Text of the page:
The Wintergartan Marble Machine, built by Swedish musician Martin Molin and filmed by Hannes Knutsson, is a hand-made music box that powers a kick drum, bass, vibraphone and other instruments using a hand crank and 2,000 marbles.
The machine has to be seen to be appreciated: with dozens of beautifully carved wooden parts, tracks, pulleys and funnels for collecting and rerouting spent marbles, it's a true work of art. And though marble machines as an art form of their own have a long and complex history, this might be one of the best.
A full making-of can be seen on the Wintergartan YouTube page, having apparently begun in Autumn 2014. Recently, commenting on its progress, Molin and his team wrote that "the closer the machine gets to be finished the harder it gets to finish it".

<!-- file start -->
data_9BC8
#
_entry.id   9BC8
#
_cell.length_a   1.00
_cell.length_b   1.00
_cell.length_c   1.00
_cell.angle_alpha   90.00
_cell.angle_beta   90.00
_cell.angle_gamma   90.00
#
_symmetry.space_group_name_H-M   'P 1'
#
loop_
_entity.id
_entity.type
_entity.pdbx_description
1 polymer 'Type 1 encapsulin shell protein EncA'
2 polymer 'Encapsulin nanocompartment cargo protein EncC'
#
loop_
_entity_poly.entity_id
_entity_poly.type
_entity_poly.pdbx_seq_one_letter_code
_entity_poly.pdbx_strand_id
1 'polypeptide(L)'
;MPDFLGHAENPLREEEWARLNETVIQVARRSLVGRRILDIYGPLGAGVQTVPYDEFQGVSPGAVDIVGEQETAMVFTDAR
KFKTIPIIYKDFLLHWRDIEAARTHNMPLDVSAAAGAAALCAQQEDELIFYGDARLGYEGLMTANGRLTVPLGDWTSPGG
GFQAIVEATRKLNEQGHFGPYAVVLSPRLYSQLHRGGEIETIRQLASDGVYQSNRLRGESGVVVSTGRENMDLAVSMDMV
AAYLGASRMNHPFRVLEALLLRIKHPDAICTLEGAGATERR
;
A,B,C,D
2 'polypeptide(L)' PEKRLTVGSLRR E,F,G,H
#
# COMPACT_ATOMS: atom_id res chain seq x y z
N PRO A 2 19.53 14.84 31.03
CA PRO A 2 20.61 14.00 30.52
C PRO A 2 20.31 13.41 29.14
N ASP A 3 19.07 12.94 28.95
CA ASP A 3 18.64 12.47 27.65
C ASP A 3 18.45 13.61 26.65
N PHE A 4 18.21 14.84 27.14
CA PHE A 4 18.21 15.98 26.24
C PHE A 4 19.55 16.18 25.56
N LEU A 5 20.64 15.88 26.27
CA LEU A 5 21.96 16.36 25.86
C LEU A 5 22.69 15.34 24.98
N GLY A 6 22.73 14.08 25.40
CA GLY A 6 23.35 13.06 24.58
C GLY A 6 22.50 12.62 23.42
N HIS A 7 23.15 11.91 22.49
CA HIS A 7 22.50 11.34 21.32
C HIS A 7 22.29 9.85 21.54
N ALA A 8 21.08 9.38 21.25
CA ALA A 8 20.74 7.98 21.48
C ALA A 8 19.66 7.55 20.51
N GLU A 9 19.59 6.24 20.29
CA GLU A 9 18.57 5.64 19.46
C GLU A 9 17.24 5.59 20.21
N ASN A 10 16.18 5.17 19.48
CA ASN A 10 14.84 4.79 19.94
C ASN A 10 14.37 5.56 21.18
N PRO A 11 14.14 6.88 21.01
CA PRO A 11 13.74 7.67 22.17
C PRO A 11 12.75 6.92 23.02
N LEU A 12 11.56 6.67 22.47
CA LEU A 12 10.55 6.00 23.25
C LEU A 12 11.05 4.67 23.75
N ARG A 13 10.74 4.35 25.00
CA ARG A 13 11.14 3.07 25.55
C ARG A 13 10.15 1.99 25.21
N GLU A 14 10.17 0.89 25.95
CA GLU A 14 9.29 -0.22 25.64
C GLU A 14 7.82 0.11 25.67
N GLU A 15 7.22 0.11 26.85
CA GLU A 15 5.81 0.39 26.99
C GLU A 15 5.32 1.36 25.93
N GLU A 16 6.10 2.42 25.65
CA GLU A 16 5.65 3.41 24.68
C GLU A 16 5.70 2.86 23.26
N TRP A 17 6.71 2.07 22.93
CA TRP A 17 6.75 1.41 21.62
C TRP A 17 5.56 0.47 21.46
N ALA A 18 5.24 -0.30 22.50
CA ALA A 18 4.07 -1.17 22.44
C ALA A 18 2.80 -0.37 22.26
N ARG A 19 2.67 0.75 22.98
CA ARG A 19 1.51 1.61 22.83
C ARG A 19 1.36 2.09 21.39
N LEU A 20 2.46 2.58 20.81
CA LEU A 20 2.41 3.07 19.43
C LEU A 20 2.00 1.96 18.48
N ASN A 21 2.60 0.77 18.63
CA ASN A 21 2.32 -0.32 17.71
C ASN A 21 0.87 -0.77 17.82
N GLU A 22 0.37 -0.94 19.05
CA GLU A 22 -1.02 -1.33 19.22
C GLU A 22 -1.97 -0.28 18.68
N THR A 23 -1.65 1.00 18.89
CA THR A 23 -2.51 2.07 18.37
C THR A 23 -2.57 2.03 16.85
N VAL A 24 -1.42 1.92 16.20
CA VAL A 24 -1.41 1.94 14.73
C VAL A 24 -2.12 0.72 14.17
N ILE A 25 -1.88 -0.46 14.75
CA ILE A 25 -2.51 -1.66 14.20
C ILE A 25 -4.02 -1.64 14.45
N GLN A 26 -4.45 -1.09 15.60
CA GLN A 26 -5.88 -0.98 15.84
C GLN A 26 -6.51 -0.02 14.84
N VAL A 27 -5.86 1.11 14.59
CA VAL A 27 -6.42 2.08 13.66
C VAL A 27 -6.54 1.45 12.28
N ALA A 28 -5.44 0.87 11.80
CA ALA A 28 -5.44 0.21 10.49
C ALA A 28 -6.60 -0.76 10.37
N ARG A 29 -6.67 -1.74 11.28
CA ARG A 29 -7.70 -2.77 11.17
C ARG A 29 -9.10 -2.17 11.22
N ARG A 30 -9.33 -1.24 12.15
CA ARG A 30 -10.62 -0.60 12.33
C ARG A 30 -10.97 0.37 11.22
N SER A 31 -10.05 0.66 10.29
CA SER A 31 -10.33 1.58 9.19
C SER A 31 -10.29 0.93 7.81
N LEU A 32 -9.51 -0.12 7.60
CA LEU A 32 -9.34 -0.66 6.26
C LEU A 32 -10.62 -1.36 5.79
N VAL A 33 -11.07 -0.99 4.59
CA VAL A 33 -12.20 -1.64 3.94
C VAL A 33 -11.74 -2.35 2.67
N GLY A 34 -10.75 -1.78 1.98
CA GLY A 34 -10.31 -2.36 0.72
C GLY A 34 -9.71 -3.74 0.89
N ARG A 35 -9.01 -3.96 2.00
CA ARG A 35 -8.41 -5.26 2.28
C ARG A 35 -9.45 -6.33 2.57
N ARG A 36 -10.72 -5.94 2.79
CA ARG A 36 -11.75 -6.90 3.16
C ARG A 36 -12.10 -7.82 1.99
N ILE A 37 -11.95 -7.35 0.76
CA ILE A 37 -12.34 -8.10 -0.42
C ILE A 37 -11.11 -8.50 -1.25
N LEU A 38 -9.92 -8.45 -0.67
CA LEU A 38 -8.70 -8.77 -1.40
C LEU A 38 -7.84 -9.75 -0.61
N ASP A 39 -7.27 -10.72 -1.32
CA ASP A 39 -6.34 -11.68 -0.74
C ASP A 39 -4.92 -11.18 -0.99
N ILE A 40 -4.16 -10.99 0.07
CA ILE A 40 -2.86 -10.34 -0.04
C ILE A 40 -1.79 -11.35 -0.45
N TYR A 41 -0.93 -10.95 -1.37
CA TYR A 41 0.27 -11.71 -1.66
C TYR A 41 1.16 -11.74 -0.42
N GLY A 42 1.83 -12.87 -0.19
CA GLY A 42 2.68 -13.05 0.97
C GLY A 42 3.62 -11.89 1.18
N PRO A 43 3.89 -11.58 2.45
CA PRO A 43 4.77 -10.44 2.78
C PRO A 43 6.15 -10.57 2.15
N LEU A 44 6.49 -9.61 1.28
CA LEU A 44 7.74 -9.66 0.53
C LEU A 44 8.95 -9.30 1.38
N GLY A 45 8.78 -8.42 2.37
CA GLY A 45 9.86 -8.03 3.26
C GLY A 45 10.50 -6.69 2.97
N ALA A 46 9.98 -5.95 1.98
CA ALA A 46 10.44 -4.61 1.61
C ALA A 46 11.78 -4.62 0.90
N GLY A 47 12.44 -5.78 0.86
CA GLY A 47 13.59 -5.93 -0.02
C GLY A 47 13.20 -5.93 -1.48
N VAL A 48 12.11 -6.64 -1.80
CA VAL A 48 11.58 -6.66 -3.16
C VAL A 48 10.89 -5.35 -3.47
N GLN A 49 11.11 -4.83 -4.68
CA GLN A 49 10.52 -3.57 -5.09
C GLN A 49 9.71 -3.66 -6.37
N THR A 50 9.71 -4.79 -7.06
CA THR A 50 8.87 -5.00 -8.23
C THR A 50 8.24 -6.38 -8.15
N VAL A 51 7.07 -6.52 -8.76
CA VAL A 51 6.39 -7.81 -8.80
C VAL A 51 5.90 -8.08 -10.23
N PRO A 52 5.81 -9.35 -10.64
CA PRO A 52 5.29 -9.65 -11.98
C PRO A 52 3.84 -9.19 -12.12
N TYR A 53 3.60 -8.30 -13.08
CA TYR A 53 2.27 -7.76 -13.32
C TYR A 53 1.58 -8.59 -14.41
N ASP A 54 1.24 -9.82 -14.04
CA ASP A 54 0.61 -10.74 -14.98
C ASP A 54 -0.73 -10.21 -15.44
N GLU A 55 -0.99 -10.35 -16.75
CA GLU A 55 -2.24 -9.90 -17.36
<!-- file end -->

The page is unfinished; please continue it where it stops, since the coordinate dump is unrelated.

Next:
"It is strange how that happens, when the finish line is in sight, everything slows down automatically except the avalanche of new unforeseen problems. We need to start making music now and spend less time picking up marbles from the floor soon soon soon. But it is happening. When it is finished, music will follow."
Now more than a year since the project began, the completed instrument is sure to have its moment of viral fame online.
Molin tells WIRED the project was directly inspired by the existing marble machine subculture ("I stumbled over the marble machine culture -- it's a whole subculture -- and was always interested in gears, and the future of gears...") but with the aim of building more than a single-use demo box.
"Marble machines always make music, but I was thinking maybe I can make a programmable marble machine, that doesn't make chaos but is actually controllable in the sounds it makes," Molin said.